Salmon Fishing The Oregon Coast

The great Northwest is rich in healthy, vibrant salmon. That means it's salmon fishing on the Oregon coast time!

Fishing charters abound and are anxious to take you out on a day's adventure to catch your fill.

For a relaxing day, take them up on it.

Hopping a boat and leaving your cares behind for a few hours may be just what the doctor ordered. Your tummy will be most appreciative, too. ;)

Fishing for salmon is the precursor to many tasty meals. As a sport, it is extremely popular. Being a major health benefit......well, that's icing on the cake.

Whether it's the Pacific Northwest's Chinook (King Salmon), Sockeye Salmon, Chum Salmon or Coho (Silver Salmon), fish is one of the top sources of protein, beneficial fish oils and other nutrients, including odine, calcium, copper, iron, potassium, magnesium, phosphorous and sodium.

When creating salmon, and fish in general, God really packed the good stuff in there!

Chinook is also a primary seafood source of Omega-3s, which will lower any chance of a heart attack in the future. It also helps to reduce any symptoms of depression you may suffer from.

After a long but enjoyable day of salmon fishing on the Oregon coast, it's good to know that you'll be preparing something really good for your health.

One of my favorite ways to enjoy fish is smoked.

When I was young, my dad had his own fish smoker (actually, he used it for smoking salami, too). It stood about two feet tall and, after a good catch (or running to the store), he'd load the fish into the smoker and cook it for a couple hours.

We used mostly salmon, because the fattier fish will always hold the smoke better. Trout also works well. It was one of my all time favorite things to snack on and makes my mouth water thinking about it.

On your way along the coastline, you'll find roadside stands where people sell smoked salmon and salmon jerky. If you have a chance, stop in and pick some up. You'll really love it.

Anyway, after a full day of salmon fishing, we'd throw it into the smoker!

Salmon Fishing's Nutritional Information

Nutrition: 3.5 oz. (100 grams)
Calories : 184 g
Omega-3: 1.9 g
Protein: 19 g
Fat: 11.4 gram; Saturated Fat 3 mg.
Cholesterol: N/A
Sodium: 56 mg
Carbohydrates: 0 mg

salmon fillet

How To Prepare Salmon

Make sure that your salmon is refrigerated until the time you're ready to cook it. Promptly cover and return any leftovers to the fridge after you're done. Wash your hands thoroughly before and after handling your fish. To avoid any cross-contamination, wash any cutting boards well with hot, soapy water. 

Now, salmon cooks rather quickly. You will be able to tell when it's done by making a small cut into the thickest part of the meat. If it flakes and appears opaque inside, you should consider it ready to eat.

When the salmon is removed from the pan or oven, it will continue to cook for a short time. You definitely do not want to overcook it, so keep a pretty close eye on it. Leave the skin on while it's cooking, as it helps to hold the fish together while turning or moving it. It comes off real easy after it's all done.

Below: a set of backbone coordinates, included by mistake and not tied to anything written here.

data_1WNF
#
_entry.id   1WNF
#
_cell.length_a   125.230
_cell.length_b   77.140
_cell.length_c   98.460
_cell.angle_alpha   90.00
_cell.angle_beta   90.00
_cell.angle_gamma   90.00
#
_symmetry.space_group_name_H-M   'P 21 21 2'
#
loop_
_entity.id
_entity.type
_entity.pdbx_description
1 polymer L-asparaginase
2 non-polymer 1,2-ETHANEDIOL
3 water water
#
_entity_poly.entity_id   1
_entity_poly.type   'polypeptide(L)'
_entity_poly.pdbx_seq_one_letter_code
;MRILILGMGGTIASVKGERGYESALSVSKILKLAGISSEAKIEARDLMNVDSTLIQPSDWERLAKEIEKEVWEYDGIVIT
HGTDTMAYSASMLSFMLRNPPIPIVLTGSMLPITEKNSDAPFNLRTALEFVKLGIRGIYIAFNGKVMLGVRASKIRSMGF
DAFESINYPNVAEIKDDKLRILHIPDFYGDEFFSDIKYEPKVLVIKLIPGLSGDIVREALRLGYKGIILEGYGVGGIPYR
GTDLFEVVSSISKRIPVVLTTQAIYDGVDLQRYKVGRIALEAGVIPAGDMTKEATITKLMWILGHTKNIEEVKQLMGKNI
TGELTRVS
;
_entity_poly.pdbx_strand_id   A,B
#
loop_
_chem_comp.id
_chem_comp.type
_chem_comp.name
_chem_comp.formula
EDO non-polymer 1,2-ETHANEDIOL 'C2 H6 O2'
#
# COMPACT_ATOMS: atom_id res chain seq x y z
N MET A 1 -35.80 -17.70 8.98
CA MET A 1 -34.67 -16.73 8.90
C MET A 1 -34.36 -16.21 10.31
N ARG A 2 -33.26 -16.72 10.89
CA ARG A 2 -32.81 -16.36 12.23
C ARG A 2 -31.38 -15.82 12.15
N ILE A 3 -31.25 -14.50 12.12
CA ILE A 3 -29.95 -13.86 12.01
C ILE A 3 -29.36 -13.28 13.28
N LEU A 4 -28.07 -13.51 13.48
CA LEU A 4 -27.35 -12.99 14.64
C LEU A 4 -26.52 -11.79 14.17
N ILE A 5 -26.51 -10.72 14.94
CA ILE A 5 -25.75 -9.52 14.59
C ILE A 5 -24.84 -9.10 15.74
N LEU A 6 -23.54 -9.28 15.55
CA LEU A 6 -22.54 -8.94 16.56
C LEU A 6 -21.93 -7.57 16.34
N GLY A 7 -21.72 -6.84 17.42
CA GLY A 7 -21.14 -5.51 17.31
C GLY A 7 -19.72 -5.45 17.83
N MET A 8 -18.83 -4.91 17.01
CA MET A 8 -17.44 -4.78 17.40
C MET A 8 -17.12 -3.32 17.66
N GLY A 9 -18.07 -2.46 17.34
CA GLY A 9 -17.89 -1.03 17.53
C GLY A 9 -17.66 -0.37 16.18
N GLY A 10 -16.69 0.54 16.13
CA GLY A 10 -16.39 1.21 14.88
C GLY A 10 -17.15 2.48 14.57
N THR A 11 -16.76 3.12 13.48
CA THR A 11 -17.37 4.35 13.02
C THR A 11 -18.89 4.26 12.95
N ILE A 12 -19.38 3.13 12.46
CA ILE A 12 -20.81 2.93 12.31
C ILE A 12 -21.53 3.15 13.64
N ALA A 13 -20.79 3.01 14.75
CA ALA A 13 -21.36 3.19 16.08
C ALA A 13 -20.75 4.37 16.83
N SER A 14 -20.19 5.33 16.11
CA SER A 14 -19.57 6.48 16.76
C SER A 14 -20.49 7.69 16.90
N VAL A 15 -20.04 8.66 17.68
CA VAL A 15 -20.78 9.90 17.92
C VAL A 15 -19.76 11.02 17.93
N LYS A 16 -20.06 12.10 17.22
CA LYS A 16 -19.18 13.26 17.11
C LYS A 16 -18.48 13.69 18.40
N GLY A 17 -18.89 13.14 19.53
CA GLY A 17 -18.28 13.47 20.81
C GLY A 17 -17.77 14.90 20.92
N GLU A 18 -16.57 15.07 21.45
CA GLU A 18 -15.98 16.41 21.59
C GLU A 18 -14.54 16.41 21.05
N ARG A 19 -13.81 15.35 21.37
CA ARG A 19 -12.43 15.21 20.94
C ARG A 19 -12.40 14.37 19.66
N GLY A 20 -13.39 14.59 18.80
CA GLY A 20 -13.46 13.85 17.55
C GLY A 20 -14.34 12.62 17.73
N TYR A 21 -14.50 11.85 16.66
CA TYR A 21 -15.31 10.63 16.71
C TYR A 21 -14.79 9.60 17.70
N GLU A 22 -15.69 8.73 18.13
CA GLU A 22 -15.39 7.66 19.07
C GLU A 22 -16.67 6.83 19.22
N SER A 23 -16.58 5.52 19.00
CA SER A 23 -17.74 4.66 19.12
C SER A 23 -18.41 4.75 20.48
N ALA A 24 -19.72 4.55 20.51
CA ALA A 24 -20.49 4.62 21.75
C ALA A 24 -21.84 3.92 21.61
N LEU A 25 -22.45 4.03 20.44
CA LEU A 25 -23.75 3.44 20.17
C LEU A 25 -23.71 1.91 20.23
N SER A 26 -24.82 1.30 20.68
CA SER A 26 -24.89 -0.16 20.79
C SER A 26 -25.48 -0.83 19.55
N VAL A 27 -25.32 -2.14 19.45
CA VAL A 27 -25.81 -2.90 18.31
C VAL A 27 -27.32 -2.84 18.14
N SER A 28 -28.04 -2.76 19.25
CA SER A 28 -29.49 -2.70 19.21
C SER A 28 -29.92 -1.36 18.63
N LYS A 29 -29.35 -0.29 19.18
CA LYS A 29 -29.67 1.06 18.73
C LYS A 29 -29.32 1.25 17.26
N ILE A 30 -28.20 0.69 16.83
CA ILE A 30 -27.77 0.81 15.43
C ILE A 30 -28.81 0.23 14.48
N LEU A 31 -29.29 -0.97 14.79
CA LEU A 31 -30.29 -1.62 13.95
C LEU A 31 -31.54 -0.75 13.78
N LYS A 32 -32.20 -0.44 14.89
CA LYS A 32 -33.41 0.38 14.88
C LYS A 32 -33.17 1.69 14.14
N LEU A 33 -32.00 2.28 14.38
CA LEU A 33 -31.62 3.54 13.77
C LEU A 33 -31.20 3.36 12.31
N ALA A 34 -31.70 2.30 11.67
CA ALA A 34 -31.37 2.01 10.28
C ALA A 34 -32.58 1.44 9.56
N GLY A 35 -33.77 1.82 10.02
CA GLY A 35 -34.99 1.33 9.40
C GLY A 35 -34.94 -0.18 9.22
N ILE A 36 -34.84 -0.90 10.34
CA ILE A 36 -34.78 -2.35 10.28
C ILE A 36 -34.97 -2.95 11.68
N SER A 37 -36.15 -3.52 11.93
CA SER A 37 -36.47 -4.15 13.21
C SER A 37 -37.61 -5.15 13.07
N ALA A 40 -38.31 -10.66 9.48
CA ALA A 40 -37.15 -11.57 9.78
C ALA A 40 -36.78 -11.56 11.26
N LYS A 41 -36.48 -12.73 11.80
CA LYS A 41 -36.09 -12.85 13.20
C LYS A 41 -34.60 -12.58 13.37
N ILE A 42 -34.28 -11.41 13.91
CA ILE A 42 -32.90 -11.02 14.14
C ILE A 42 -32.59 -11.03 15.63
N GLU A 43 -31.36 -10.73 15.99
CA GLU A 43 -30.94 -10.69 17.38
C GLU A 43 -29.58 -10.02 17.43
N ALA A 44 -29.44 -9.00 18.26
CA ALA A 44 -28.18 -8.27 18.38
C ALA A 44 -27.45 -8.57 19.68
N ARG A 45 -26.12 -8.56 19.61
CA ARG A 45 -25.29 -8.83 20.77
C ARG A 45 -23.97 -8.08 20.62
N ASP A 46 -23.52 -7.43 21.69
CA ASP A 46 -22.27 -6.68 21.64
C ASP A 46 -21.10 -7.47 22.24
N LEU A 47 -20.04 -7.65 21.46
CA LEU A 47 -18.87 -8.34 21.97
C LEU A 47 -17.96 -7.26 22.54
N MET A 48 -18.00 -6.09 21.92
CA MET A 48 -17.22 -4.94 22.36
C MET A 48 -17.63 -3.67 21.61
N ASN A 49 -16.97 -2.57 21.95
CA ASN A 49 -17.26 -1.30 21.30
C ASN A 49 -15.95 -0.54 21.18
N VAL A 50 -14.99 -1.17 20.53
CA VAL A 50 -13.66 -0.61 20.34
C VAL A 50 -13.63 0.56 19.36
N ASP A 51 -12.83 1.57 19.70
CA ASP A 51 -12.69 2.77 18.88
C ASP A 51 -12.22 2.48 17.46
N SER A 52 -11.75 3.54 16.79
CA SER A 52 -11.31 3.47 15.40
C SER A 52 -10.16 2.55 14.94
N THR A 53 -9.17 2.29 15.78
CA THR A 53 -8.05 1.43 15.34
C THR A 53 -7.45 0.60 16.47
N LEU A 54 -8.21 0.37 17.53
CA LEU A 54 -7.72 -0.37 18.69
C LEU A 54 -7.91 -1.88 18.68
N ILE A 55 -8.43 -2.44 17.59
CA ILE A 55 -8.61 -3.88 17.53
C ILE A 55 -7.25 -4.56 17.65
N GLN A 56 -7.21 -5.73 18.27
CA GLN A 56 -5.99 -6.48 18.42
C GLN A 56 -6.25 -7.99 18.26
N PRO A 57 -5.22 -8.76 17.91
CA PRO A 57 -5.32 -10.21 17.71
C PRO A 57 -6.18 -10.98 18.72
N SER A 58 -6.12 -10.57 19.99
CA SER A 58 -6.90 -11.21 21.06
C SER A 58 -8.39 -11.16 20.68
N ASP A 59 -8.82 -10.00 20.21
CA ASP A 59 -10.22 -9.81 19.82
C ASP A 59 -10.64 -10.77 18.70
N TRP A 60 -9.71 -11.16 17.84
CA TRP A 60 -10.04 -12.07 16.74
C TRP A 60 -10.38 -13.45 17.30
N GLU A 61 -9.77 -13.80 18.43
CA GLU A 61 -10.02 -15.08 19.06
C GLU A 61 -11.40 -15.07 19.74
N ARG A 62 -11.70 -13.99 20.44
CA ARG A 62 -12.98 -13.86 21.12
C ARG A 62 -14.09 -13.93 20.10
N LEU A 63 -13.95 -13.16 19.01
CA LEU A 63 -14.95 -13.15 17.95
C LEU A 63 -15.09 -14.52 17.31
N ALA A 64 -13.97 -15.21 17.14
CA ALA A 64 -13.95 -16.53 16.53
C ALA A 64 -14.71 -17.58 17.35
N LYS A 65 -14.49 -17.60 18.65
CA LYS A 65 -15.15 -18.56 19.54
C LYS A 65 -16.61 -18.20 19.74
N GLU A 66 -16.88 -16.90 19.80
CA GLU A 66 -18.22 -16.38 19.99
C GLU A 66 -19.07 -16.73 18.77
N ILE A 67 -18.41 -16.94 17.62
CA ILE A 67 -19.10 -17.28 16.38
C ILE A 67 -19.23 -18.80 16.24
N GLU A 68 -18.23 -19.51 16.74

General Cooking Times

  • For cuts 1/2 to 3/4 inches thick, cook them for 5 to 8 minutes.

  • For cuts 1 to 1 1/2 inches thick, cook them for 10 to 12 minutes.

Various Ways To Cook Salmon

Grilled Salmon - Make sure to leave the skin on. This will keep the fish juicy and flavorful. Preheat your grill to medium heat.

Brush the skin-sides of the salmon pieces with olive oil, then place them skin-side-down on a well oiled grill grate. Cover the grill and cook for approximately 5 to 7 minutes.

If you find that any of the pieces are cooking too fast, move them to a cooler part of the grill. Continue cooking 5 to 7 minutes longer. Top the grilled salmon with butter and lemon juice. You may even want to marinate the fish about an hour before you cook it.

Roasted Salmon - Cook your fish in a 450°F oven. Place the salmon pieces (skin side down) on a shallow baking pan that you've brushed with a little oil. Cook until done.

Pan Fried of Sautéed Salmon - In a heavy non-stick skillet, melt butter or oil and cook the fish over medium-high heat. Add the fish, skin side up. Turn it over one, halfway through it's cooking time.

Poached Salmon - Using water, fish stock or a combo of white wine and stock or water, fill a pan large enough for the entire fish and make sure the liquid covers the fish entirely. Bring it to a boil and then reduce the heat and simmer gently until it's done.



  • Fresh or Thawed Salmon
    For each .5 inch of thickness, simmer uncovered for 4-6 minutes.

  • Frozen Salmon
    For each .5 inch of thickness, simmer uncovered for 6-9 minutes.

  • Whole, Dressed Salmon
    Leave the head and tail intact so that the salmon retains its natural juices. For each .5 lb. of fish, simmer covered for 6-9 minutes.

Microwaved Salmon
 - Place fillets or steaks, one or two at a time, on a microwave-safe plate or baking dish.

To avoid overcooking, fold any end pieces under. Cover with waxed paper. Cook on high power for 3-5 minutes. Let them stand for about 2 minutes and then check to make sure they are done. 

After a long, but enjoyable day of salmon fishing, you'll want to prepare your bounty. Those are the primary ways to cook a delicious piece of fish. Now, let me give you some ways to bring it all together with some yummy salmon recipes....


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